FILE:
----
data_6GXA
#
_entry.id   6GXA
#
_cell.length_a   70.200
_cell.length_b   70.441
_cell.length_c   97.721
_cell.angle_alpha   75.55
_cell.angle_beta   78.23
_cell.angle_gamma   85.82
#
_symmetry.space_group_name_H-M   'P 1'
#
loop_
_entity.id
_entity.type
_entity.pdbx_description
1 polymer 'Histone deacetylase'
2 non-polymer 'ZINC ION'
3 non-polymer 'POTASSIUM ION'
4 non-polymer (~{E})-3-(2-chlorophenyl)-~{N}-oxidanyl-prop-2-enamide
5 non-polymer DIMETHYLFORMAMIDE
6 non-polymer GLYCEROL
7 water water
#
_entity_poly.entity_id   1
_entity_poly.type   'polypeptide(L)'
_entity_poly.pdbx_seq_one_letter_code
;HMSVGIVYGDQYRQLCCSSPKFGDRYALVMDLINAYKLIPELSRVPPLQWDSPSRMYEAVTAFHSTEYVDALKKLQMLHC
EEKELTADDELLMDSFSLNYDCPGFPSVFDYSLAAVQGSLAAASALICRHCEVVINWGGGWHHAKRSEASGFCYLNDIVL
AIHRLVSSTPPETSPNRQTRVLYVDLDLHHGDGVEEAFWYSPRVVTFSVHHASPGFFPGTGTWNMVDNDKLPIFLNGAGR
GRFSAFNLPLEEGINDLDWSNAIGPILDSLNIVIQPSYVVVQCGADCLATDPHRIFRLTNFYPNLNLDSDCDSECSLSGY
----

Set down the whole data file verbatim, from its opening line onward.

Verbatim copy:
data_6GXA
#
_entry.id   6GXA
#
_cell.length_a   70.200
_cell.length_b   70.441
_cell.length_c   97.721
_cell.angle_alpha   75.55
_cell.angle_beta   78.23
_cell.angle_gamma   85.82
#
_symmetry.space_group_name_H-M   'P 1'
#
loop_
_entity.id
_entity.type
_entity.pdbx_description
1 polymer 'Histone deacetylase'
2 non-polymer 'ZINC ION'
3 non-polymer 'POTASSIUM ION'
4 non-polymer (~{E})-3-(2-chlorophenyl)-~{N}-oxidanyl-prop-2-enamide
5 non-polymer DIMETHYLFORMAMIDE
6 non-polymer GLYCEROL
7 water water
#
_entity_poly.entity_id   1
_entity_poly.type   'polypeptide(L)'
_entity_poly.pdbx_seq_one_letter_code
;HMSVGIVYGDQYRQLCCSSPKFGDRYALVMDLINAYKLIPELSRVPPLQWDSPSRMYEAVTAFHSTEYVDALKKLQMLHC
EEKELTADDELLMDSFSLNYDCPGFPSVFDYSLAAVQGSLAAASALICRHCEVVINWGGGWHHAKRSEASGFCYLNDIVL
AIHRLVSSTPPETSPNRQTRVLYVDLDLHHGDGVEEAFWYSPRVVTFSVHHASPGFFPGTGTWNMVDNDKLPIFLNGAGR
GRFSAFNLPLEEGINDLDWSNAIGPILDSLNIVIQPSYVVVQCGADCLATDPHRIFRLTNFYPNLNLDSDCDSECSLSGY